IVY LEAF

13 July 1969

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Recon Pays Off

By SGT Michael Tousey

HIGHLANDER HEIGHTS — Detaining an enemy is a real touchy business," explained Sergeant First Class James Tibbit of LeesviIle, La., platoon sergeant for the Reconnaissance Platoon of the 2nd Battalion, 35th Infantry.

The Recon Platoon, working with Bravo Company, 2nd Battalion, 35th Infantry, was sweeping an area where there had been contact the previous day. Specialist 4 James Hyatt of Baltimore, a squad leader with Bravo Company, spotted a north Vietnamese Army (NVA) soldier who was suspected as part of a burial party sent back into the area by the enemy.

Specialist Hyatt fired, hitting the enemy in the leg, and the job of apprehending him began.

"You have to find him, get control of the situation and disarm him,’’ said Sergeant Tibbit.

"This requires real care. You want him for the information he has, but he is always dangerous.

"The problem is complicated by the fact that we can’t understand each other’s languages.

"Yesterday, after Bravo Company shot the NVA, we started searching the area. We knew he was in there. , We moved approximately 300 meters beyond the bunker complex. I thought I heard the guy yelling; we thought he might be trying to get us into an ambush.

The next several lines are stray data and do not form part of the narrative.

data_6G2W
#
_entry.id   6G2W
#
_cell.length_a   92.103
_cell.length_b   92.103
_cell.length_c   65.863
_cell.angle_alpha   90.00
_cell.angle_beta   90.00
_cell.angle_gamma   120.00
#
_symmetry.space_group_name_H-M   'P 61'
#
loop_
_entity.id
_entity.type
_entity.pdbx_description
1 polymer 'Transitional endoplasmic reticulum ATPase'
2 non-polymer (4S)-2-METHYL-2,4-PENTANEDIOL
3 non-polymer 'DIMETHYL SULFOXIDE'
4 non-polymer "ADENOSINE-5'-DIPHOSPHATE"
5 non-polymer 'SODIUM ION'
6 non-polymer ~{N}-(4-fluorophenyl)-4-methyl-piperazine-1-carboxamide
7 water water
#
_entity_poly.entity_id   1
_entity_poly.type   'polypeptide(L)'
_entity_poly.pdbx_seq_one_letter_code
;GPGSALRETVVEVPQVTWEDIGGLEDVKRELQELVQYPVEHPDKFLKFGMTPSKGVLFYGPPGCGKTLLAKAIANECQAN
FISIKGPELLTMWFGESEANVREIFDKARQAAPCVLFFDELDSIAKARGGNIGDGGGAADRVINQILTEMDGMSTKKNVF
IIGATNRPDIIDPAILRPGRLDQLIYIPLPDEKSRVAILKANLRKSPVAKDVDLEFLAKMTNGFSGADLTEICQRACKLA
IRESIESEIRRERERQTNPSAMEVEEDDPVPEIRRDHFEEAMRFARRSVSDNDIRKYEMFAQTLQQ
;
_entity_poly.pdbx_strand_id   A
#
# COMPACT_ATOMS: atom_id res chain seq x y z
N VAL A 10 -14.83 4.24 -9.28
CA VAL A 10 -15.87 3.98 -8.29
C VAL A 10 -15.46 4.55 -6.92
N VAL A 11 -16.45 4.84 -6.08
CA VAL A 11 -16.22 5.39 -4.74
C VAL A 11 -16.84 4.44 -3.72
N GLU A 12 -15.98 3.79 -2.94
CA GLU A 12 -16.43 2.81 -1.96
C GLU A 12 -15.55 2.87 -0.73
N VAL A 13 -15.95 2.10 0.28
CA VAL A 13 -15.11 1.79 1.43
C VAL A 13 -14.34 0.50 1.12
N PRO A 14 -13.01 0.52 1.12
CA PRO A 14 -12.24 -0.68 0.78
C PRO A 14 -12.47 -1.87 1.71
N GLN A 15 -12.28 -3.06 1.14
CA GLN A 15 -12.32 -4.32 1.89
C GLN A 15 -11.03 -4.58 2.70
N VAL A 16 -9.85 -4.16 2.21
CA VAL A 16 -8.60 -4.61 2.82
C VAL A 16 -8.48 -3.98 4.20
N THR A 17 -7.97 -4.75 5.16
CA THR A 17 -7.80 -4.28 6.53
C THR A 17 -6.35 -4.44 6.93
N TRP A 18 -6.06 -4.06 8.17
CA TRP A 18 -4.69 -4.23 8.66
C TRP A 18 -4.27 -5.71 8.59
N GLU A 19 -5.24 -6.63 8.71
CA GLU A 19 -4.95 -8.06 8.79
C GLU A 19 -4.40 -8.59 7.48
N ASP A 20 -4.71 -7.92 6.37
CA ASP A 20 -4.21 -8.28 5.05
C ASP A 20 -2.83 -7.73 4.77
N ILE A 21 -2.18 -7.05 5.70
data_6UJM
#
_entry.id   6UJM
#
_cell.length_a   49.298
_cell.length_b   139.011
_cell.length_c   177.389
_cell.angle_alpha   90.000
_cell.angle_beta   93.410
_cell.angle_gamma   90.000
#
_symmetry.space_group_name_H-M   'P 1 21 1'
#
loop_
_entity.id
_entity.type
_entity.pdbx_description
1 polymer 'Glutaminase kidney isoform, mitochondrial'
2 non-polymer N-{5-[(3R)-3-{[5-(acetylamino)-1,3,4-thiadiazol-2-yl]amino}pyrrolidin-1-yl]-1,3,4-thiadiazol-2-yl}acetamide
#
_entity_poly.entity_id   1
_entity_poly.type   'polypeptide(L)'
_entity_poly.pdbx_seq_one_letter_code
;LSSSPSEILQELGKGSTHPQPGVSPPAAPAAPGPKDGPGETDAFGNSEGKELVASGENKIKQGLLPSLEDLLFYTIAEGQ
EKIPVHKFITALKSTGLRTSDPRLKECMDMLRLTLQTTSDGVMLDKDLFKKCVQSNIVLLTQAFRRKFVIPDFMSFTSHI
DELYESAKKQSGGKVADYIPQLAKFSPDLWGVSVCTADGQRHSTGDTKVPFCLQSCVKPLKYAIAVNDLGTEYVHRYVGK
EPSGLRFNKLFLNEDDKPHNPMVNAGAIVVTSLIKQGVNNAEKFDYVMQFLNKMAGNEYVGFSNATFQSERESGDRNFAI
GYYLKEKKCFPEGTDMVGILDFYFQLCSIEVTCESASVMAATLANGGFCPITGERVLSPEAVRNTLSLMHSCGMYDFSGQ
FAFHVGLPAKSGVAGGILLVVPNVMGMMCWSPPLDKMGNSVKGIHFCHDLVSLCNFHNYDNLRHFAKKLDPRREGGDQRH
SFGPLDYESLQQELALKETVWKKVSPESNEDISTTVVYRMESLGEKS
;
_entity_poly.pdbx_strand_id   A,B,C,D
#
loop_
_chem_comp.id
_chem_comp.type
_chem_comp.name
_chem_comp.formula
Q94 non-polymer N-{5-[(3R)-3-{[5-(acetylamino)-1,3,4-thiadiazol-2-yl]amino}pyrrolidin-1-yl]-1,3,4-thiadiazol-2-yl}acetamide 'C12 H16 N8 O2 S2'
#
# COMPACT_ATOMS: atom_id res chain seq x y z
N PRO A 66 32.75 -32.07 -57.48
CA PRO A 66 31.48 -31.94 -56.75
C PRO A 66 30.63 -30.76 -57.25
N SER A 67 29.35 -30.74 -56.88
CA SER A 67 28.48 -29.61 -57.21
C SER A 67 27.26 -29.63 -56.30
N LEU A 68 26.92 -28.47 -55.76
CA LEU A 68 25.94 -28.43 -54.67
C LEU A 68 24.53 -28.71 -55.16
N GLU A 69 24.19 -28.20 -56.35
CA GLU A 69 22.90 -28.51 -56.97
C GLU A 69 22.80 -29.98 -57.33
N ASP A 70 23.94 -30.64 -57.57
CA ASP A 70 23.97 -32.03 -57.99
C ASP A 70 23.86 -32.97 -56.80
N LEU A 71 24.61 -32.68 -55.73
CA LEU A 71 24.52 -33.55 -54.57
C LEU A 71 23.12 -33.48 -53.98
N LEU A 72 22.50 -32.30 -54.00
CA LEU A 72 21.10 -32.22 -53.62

‘‘Grinde (Specialist 4 John Grinde of La Mesa, Calif.) and I crossed a Montagnard fence. The NVA jumped up and Grinde fired just above his head, close enough to make him think about the situation.

"He got down fast and we yelled to him to Chieu Hoi. He yelled back something which may have been Chieu Hoi. We moved up on him slowly, got our rifles on him and we had him.

"He did not have any grenades or weapons on him, but checking him out for them was still a problem. He was on his stomach when we got to him and could have had a CHICOM grenade under him, but he didn’t."

The Hoi Chanh was turned over to Army of Republic of Vietnam (ARVN) officials who later reported that he gave them a lot of information concerning an ambush on Highway 14.

 

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